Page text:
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Food donations replace fines

If you have ever missed out on returning that library loan, then you know all too well that fines are imposed. With some items the fines can add up quickly, making it difficult to get back into the swing of borrowing once that is on your record. Luckily, once a year the Region of Waterloo Library gives their members the chance to rid themselves of their fines in exchange for a donation of non-perishable food items.

Sheryl Tilley, manager of library services, says running the program in October made complete sense in order to help local charities at the time of greatest need.

“We live in a wonderful giving community, and people are looking for ways to give back to the community. It just seemed to make sense to run it in October, which is of course Thanksgiving, and a time of giving. October also has Ontario Public Library week, and so we used to run it at same time as Ontario Public Library to raise attention for [the event], and to bring people into the library who might not want to come in in case they owed fines. They might have felt awkward about coming in. But people love to be generous and give, so this brought people into the library: they could contribute to the food bank, and they could write off their fines that way by giving, so it was a win-win situation,” said Tilley.“Now, this year, we did it a little bit differently. It’s not connected to Ontario Public Library week. We wanted to run it earlier in the month, and we ran it for two weeks instead of just one.”

The event ran from October 5 to 17, getting rid of $762.32 worth of fines. Each item of food donated takes off $2 in fines, Tilley says that more often than not, people are extremely generous and give more food than they need to reduce their overall fines.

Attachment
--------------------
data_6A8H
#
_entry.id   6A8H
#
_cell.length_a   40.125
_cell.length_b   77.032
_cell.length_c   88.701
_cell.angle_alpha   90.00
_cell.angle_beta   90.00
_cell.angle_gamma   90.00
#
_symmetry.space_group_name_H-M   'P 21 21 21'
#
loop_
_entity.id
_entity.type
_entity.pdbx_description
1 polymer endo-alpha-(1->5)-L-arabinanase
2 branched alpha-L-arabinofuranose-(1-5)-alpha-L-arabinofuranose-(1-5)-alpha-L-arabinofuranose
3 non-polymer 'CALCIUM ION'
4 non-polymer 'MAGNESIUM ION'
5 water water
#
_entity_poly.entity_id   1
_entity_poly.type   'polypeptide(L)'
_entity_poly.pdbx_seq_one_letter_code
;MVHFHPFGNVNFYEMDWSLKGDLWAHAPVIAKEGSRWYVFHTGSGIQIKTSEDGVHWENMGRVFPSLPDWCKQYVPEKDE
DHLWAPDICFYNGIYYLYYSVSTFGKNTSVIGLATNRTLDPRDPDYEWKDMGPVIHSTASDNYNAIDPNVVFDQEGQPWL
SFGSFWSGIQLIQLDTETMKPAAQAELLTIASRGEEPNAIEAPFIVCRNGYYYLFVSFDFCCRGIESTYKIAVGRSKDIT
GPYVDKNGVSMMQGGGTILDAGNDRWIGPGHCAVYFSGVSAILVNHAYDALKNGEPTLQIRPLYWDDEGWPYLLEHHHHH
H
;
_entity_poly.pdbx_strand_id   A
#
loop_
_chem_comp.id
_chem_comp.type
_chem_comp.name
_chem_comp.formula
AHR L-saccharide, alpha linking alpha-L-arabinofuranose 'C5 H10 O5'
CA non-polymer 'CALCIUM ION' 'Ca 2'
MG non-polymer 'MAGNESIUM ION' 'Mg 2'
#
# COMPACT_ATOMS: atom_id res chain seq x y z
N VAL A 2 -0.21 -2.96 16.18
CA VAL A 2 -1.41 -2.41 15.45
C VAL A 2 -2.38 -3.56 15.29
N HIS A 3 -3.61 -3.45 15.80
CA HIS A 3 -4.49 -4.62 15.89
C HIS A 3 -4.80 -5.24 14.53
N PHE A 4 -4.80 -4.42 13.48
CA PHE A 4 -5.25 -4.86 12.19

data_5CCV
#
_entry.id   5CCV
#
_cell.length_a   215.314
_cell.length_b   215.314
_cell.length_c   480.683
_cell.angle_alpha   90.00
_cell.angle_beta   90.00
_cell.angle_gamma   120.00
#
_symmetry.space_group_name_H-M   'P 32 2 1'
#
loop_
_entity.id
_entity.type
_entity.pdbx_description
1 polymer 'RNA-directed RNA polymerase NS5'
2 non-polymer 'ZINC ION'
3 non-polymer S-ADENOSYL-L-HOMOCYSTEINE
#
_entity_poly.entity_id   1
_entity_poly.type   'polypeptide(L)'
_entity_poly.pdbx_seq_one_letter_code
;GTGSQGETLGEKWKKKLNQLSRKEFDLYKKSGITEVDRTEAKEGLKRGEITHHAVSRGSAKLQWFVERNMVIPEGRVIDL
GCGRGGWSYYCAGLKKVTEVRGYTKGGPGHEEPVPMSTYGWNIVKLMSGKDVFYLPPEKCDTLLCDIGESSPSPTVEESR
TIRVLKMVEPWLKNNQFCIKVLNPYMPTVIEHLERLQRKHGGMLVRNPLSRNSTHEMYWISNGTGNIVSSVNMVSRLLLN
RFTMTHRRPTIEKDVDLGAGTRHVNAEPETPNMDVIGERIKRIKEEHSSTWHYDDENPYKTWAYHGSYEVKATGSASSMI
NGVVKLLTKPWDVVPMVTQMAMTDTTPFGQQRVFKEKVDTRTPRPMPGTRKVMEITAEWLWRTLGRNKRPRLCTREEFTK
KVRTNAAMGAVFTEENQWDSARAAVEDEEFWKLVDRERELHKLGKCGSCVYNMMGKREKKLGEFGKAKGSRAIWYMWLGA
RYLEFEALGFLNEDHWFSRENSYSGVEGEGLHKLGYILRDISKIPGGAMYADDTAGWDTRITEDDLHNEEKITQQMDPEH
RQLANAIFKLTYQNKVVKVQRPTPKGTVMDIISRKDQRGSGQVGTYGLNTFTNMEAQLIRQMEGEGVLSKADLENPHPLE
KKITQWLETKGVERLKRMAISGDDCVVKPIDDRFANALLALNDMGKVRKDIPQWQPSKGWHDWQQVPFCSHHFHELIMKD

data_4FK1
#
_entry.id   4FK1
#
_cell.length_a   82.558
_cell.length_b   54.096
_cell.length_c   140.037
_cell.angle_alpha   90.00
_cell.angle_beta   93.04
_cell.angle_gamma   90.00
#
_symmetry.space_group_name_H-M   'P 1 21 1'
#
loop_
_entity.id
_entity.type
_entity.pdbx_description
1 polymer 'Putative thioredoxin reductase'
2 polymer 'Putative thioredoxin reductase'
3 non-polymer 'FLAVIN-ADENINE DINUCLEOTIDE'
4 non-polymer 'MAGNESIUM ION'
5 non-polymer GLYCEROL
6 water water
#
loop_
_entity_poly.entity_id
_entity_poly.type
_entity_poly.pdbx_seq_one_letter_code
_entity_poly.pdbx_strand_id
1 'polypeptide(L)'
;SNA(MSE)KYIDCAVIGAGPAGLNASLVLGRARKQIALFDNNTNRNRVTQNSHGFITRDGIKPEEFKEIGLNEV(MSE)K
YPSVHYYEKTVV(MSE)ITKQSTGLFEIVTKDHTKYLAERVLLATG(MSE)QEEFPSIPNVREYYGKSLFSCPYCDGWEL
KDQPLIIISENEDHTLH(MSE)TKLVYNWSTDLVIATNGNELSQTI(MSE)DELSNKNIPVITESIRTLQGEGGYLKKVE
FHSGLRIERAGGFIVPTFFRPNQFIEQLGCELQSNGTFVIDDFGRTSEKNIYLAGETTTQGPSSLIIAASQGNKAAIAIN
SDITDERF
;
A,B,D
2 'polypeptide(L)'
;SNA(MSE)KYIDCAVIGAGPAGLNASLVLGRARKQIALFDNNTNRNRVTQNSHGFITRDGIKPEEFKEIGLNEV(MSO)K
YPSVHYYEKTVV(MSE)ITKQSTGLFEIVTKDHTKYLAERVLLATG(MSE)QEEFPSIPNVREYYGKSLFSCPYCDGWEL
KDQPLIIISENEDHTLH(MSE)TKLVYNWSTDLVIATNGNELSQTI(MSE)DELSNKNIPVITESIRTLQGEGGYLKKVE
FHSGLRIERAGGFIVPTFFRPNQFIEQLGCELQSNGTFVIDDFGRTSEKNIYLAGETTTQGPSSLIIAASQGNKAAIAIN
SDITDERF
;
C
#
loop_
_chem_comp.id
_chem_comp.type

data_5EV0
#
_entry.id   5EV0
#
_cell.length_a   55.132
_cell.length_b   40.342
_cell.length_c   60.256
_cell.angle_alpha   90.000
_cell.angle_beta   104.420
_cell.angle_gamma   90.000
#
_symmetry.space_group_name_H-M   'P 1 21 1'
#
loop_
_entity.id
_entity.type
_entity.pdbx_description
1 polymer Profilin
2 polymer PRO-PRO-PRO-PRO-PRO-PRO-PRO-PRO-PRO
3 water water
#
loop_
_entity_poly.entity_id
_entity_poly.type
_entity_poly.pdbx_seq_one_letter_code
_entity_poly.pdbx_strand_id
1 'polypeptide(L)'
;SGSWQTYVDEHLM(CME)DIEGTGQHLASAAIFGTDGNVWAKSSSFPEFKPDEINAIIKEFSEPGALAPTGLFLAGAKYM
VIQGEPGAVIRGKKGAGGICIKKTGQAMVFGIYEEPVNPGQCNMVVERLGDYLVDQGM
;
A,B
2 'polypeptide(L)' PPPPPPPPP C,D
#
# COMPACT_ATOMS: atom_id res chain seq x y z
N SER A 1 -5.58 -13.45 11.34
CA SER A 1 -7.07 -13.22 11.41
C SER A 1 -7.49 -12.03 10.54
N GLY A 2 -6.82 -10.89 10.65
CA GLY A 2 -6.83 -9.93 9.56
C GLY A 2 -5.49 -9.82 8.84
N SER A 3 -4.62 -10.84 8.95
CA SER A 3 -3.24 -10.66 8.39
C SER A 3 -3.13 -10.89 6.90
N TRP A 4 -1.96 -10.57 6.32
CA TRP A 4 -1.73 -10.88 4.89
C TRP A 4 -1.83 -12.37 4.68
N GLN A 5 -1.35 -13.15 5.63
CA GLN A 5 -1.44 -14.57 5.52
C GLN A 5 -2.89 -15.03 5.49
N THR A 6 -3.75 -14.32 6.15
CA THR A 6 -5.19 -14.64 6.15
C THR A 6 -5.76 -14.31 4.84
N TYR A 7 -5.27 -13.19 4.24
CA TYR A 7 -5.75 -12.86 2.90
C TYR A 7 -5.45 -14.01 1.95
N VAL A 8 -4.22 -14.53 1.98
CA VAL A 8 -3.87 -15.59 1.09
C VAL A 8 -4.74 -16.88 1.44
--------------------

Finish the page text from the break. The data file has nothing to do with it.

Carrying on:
While she does not know the total number of items collected as not all of the 10 branches have reported in with their numbers, 157 items have been collected at the Elmira branch. That’s 60 more items than last year. She says every year the Elmira and New Hamburg branches are always in competition for collecting the most food.

“It’s a pretty tight horserace between New Hamburg and Elmira. We are the two biggest branches of all the 10 branches. So new Hamburg would be in Wilmot Township,  and Elmira is in Woolwich Township, and whether you’re talking circulation or number of members or food for fines collected, it’s a pretty tight horserace between those two big branches,” she added.

Organizations like Woolwich Community Services, Wilmot Family Resource Centre and Knox United Church all benefit from the generosity of residents in the Region of Waterloo.

Tilley said she is very grateful to all those who come out to donate, noting this is one of the best ways to help the community.

“The library is a part of our rural community and we are a township service, servicing our community. And this is one of the best ways that we can connect and help our patrons help others in the community.”

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